/ The Church in Revelation / Richard Holdeman

Vulnerable Yet Secure

Note: This article is part of a series.

Then I was given a measuring rod like a staff, and I was told, "Rise and measure the temple of God and the altar and those who worship there, 2 but do not measure the court outside the temple; leave that out, for it is given over to the nations, and they will trample the holy city for forty-two months. (Revelation 11:1-2, ESV)

It is not an easy time to be a Christian.  In some parts of the world, believers operate in secret, seeking to avoid the intrusive arm of governments committed to controlling or eliminating the church.  In other places, hostile citizens burn and kill to terrorize Christians into leaving or quitting.  In our own country, believers face extreme societal pressure in the form of cancellation or public attack for holding to biblical norms on a whole host of issues.  In the wake of the recent death of Supreme Court Justice Ruth Bader Ginsburg, many of our cultural elites are openly questioning whether any person of true Christian faith could be qualified for the highest court.

The book of Revelation reminds us that the hostility of the world toward Christians is nothing new.  In fact, that hostility is a hallmark of the entire period of time between the Advent of Christ and His Second Coming.  Revelation uniquely uses symbols drawn from the Old Testament to communicate the reality of the battle in which the church exists throughout the entire church age.  The symbols are not reality; they are pictures of reality.  The visual nature of Revelation is designed to press these realities home to us with greater force.  In this series of posts, we have been looking particularly at how the images of Revelation portray the church.  Revelation shows us how God views the church, reminding us that the view from God’s perspective often differs that the view from our perspective.

In Revelation 11, we have two wonderful images of the church.  The second of the two (the two witnesses) is one of the more complicated passages in the whole book, and we will save our discussion of that until next time.  For this article we will take up the first image in the chapter – that of the measured temple.

Chapter 11 begins in a way that is reminiscent of Zechariah 2 and Ezekiel 40-48.  The recipient of the vision is invited to participate in the measuring of the temple.  Significantly, in each of these cases, the physical temple is not actually standing.  The temple is a picture of something else.  Here in Revelation, John is handed something like a long cane pole of a known distance.  John is to use this “measuring rod” to “measure the temple of God and the altar and those who worship there” (v. 1).  At the same time he is told not to measure the court outside the temple as that is to be “given over to the nations” so they can “trample the holy city for forty-two months” (v. 2).  Given the fact that the temple is a well-established image for the people of God in the New Testament (see 1 Corinthians 3:16-17; 2 Corinthians 6:16; Ephesians 2:21-22; and 1 Peter 2:5), that the “holy city” (New Jerusalem) is a reference to the church used in the book of Revelation (see 21:2), and the fact that the vision actually mentions worshipers, it seems clear that this is another picture of the church.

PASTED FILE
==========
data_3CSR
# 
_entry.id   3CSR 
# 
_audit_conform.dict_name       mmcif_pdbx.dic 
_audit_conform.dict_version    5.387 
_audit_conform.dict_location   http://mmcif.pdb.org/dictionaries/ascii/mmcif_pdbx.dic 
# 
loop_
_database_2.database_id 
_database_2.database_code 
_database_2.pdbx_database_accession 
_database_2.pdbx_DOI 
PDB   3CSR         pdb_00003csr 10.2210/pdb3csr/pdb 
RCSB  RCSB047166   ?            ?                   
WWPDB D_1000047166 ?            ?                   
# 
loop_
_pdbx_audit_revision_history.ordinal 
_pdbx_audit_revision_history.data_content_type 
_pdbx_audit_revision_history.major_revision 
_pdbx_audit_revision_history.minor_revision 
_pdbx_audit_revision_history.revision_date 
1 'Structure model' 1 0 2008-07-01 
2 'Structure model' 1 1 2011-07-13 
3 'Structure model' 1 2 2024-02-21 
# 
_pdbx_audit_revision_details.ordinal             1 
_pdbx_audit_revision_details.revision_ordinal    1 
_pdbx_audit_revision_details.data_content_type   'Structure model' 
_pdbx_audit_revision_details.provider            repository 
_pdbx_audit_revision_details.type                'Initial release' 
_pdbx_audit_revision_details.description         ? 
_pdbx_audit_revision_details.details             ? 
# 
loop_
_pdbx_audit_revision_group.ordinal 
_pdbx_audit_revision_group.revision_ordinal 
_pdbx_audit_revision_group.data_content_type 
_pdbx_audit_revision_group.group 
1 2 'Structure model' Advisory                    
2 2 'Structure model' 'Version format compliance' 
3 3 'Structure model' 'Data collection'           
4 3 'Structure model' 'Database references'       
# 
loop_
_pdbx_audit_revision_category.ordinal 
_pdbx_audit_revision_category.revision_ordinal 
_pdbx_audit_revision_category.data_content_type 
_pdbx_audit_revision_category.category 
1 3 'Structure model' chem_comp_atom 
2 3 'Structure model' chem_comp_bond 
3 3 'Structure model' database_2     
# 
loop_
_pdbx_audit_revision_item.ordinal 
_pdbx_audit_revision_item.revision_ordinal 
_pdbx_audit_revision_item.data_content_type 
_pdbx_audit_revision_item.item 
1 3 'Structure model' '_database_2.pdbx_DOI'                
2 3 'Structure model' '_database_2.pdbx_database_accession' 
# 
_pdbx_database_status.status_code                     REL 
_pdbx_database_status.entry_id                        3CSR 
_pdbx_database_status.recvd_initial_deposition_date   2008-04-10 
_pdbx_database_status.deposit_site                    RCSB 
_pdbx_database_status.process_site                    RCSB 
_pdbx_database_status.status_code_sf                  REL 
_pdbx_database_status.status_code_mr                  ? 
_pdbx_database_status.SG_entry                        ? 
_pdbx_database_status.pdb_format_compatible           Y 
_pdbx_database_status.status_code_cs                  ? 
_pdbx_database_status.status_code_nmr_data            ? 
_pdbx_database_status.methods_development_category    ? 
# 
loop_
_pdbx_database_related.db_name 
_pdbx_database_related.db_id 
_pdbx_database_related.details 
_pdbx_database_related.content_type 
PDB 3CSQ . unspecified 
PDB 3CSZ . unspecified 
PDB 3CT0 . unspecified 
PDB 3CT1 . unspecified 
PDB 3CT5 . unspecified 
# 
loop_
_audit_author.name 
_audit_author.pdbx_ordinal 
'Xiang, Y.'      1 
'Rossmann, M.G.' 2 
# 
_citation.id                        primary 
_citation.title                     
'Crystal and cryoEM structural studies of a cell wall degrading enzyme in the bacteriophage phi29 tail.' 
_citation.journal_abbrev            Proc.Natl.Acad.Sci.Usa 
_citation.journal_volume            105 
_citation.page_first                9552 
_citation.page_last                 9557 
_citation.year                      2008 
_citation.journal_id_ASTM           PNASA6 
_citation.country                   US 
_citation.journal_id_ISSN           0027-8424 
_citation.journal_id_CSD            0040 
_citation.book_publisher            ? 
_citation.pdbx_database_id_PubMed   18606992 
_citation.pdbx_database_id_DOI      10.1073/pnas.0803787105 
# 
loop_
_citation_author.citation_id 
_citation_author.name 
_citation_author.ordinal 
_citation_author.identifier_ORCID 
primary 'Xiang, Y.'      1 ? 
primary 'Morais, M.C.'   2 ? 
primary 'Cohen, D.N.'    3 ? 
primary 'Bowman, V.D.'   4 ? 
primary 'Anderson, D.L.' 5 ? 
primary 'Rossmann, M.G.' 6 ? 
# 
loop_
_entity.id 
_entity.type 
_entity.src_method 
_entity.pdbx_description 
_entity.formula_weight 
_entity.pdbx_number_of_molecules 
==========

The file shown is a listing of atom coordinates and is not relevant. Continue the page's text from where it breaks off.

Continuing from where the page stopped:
Referring to the people of God as the “temple of God” points to the all-important truth that the people of God is the place where God dwells in a special way.  Paul says it this way in 1 Corinthians 3:16 (ESV), “Do you not know that you are God's temple and that God's Spirit dwells in you?”  This insight probably does not seem earth-shattering because you’ve heard it before.  It should be earth-shattering every time we are reminded that it is true.  God says it is true.  The world says the church is the repository of narrow-minded bigots (or worse) but God says, “That’s my house.”  It truly is incredible.